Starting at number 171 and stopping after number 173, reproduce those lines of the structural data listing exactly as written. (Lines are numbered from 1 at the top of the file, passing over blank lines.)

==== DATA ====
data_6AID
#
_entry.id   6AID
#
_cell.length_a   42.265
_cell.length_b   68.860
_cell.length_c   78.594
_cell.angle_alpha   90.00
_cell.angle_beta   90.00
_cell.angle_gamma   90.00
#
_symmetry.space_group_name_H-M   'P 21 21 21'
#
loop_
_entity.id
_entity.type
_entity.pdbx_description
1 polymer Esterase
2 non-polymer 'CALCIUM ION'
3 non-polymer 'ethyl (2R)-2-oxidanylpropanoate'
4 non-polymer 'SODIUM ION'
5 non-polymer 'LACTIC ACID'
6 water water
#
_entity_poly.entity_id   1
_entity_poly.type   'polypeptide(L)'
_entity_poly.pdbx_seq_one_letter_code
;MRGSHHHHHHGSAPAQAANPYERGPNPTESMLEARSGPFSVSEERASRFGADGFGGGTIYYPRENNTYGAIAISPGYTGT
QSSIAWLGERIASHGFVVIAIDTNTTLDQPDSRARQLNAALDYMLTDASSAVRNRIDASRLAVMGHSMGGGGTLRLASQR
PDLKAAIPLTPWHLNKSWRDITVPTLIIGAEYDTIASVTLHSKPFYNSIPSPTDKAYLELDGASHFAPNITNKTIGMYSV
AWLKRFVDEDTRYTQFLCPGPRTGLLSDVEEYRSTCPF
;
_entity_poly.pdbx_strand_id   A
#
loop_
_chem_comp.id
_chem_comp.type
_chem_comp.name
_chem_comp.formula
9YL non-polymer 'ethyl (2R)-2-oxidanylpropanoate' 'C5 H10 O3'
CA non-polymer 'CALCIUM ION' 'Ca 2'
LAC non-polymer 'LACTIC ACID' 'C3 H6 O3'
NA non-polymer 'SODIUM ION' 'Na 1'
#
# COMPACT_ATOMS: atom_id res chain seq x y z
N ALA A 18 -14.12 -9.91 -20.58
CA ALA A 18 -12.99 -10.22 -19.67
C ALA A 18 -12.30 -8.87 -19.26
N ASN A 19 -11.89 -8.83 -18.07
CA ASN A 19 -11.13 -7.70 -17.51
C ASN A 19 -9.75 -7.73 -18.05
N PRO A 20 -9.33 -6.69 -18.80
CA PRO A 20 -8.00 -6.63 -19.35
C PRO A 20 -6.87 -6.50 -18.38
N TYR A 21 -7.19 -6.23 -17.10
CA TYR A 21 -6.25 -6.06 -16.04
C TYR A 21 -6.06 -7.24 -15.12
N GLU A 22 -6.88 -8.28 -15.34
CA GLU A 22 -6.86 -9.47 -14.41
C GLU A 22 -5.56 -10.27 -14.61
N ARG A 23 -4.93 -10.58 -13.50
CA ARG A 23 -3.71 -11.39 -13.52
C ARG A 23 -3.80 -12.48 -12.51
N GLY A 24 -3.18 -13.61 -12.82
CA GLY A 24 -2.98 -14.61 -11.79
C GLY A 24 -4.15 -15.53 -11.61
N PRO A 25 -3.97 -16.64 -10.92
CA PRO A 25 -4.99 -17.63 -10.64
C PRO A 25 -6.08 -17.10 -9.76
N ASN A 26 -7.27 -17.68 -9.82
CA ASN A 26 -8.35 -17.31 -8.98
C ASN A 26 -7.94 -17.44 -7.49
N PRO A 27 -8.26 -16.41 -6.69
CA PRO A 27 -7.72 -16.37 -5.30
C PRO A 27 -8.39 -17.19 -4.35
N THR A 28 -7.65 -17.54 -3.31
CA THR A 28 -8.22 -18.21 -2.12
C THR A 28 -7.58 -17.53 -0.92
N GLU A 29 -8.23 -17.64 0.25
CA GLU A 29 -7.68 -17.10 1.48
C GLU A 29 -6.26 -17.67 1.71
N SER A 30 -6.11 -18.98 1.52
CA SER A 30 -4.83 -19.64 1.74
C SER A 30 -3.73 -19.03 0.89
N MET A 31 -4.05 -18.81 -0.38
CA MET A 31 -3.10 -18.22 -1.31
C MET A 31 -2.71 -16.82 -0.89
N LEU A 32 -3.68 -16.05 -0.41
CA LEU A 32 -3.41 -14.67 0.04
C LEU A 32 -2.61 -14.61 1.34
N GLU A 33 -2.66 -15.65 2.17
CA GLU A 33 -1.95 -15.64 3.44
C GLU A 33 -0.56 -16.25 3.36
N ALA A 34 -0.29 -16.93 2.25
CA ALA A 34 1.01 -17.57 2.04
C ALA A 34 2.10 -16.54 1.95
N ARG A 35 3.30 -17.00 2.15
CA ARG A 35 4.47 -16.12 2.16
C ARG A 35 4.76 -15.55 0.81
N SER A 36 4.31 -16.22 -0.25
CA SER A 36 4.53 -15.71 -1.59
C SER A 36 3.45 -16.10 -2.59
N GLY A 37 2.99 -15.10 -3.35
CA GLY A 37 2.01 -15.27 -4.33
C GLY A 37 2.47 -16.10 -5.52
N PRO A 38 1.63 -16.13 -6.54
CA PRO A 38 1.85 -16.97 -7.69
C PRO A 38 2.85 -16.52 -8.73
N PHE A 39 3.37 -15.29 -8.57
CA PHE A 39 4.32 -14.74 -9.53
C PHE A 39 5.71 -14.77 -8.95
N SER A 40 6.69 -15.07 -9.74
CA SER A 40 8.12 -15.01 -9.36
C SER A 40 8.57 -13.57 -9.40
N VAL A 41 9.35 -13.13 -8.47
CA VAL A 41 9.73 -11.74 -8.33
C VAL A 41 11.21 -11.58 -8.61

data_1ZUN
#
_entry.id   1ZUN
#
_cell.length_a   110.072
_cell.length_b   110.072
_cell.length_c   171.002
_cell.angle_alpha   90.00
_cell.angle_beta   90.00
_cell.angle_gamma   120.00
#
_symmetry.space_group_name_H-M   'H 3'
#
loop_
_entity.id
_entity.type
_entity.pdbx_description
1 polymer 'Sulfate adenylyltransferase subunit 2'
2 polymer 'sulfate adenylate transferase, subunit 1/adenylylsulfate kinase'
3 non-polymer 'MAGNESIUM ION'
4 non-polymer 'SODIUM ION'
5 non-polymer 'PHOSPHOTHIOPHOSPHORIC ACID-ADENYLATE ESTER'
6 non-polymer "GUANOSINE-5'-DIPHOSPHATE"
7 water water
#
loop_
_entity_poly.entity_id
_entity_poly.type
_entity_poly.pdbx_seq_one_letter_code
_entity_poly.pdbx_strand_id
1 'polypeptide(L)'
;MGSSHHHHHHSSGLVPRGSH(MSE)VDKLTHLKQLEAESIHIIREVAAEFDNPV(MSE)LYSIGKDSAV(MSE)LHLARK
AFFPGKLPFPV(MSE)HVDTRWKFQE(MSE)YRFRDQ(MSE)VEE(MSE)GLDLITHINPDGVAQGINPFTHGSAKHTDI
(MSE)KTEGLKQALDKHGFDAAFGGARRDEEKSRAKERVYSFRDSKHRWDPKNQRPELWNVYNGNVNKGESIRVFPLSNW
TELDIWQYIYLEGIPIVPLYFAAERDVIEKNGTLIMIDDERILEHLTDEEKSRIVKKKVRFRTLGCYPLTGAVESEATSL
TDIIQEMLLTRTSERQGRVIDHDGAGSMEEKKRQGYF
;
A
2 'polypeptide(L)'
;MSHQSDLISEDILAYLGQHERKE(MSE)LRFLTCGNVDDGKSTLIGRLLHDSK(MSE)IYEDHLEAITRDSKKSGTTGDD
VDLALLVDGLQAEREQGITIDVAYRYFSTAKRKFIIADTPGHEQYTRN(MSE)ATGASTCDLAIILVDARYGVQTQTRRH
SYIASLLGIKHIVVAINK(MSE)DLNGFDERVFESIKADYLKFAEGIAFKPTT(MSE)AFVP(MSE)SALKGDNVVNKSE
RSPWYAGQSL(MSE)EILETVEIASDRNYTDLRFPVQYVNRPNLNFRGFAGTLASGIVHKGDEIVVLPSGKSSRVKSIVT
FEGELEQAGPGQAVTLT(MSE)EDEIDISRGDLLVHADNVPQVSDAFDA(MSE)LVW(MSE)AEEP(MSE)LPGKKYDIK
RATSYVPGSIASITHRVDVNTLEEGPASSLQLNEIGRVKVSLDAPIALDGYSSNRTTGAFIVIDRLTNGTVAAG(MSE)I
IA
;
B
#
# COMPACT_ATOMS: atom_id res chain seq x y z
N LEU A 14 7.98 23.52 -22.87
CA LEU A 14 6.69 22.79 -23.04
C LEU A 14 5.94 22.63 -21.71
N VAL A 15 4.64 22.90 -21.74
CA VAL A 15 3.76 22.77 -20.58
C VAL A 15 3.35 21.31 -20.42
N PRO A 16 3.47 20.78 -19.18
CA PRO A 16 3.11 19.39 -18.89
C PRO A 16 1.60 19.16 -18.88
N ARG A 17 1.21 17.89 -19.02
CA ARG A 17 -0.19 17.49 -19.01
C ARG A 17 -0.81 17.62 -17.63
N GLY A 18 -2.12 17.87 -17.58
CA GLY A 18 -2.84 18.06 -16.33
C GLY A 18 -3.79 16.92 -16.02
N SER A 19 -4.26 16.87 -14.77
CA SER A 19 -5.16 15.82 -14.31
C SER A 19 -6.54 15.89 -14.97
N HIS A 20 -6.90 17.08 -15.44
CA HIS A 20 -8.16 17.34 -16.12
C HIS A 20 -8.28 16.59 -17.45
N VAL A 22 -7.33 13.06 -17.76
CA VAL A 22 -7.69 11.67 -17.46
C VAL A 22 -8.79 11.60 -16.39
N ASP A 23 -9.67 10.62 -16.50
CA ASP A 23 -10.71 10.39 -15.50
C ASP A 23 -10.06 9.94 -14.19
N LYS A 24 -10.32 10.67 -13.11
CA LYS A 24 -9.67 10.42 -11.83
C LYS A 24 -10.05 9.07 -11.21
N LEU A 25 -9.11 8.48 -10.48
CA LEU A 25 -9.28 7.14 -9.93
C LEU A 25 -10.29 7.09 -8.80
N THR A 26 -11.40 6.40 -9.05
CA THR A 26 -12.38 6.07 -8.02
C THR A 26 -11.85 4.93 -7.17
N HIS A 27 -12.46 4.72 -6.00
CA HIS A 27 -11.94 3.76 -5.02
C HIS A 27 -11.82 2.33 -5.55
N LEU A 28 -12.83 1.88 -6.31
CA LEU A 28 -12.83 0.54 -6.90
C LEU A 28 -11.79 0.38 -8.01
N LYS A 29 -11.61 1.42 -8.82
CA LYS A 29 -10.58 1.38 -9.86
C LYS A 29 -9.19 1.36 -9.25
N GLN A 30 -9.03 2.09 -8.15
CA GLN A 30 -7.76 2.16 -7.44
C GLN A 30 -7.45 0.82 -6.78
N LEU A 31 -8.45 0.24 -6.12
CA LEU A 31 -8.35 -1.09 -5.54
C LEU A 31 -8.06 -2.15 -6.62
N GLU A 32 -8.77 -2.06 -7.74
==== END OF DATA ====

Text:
N VAL A 15 4.64 22.90 -21.74
CA VAL A 15 3.76 22.77 -20.58
C VAL A 15 3.35 21.31 -20.42